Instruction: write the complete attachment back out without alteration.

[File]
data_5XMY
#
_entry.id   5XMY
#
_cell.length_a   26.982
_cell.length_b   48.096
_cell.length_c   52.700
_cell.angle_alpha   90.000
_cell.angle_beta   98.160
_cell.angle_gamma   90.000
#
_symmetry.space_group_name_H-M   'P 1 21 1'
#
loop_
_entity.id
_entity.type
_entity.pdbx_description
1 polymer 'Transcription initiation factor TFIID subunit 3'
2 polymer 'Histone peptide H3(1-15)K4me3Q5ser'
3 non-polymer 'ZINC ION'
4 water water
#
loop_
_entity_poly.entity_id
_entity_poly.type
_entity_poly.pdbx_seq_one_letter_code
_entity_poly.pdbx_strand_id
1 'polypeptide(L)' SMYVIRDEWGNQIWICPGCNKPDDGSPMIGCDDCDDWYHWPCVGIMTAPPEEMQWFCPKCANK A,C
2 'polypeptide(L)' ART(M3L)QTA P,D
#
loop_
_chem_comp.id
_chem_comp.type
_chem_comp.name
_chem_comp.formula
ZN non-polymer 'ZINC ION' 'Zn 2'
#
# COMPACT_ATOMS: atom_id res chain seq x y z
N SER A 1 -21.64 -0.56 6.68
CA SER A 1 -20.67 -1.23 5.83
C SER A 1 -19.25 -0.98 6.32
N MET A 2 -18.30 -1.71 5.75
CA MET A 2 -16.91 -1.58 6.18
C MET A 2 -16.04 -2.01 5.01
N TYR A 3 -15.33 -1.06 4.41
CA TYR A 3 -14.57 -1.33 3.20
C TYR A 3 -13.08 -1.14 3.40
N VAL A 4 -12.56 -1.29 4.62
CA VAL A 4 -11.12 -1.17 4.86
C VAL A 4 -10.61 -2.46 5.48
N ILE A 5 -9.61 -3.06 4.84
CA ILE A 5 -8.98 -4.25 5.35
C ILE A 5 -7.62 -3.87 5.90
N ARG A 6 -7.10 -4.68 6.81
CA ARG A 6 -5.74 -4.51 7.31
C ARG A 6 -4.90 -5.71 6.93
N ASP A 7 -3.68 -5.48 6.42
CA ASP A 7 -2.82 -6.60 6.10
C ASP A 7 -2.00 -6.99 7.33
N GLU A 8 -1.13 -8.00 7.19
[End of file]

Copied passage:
data_5XMY
#
_entry.id   5XMY
#
_cell.length_a   26.982
_cell.length_b   48.096
_cell.length_c   52.700
_cell.angle_alpha   90.000
_cell.angle_beta   98.160
_cell.angle_gamma   90.000
#
_symmetry.space_group_name_H-M   'P 1 21 1'
#
loop_
_entity.id
_entity.type
_entity.pdbx_description
1 polymer 'Transcription initiation factor TFIID subunit 3'
2 polymer 'Histone peptide H3(1-15)K4me3Q5ser'
3 non-polymer 'ZINC ION'
4 water water
#
loop_
_entity_poly.entity_id
_entity_poly.type
_entity_poly.pdbx_seq_one_letter_code
_entity_poly.pdbx_strand_id
1 'polypeptide(L)' SMYVIRDEWGNQIWICPGCNKPDDGSPMIGCDDCDDWYHWPCVGIMTAPPEEMQWFCPKCANK A,C
2 'polypeptide(L)' ART(M3L)QTA P,D
#
loop_
_chem_comp.id
_chem_comp.type
_chem_comp.name
_chem_comp.formula
ZN non-polymer 'ZINC ION' 'Zn 2'
#
# COMPACT_ATOMS: atom_id res chain seq x y z
N SER A 1 -21.64 -0.56 6.68
CA SER A 1 -20.67 -1.23 5.83
C SER A 1 -19.25 -0.98 6.32
N MET A 2 -18.30 -1.71 5.75
CA MET A 2 -16.91 -1.58 6.18
C MET A 2 -16.04 -2.01 5.01
N TYR A 3 -15.33 -1.06 4.41
CA TYR A 3 -14.57 -1.33 3.20
C TYR A 3 -13.08 -1.14 3.40
N VAL A 4 -12.56 -1.29 4.62
CA VAL A 4 -11.12 -1.17 4.86
C VAL A 4 -10.61 -2.46 5.48
N ILE A 5 -9.61 -3.06 4.84
CA ILE A 5 -8.98 -4.25 5.35
C ILE A 5 -7.62 -3.87 5.90
N ARG A 6 -7.10 -4.68 6.81
CA ARG A 6 -5.74 -4.51 7.31
C ARG A 6 -4.90 -5.71 6.93
N ASP A 7 -3.68 -5.48 6.42
CA ASP A 7 -2.82 -6.60 6.10
C ASP A 7 -2.00 -6.99 7.33
N GLU A 8 -1.13 -8.00 7.19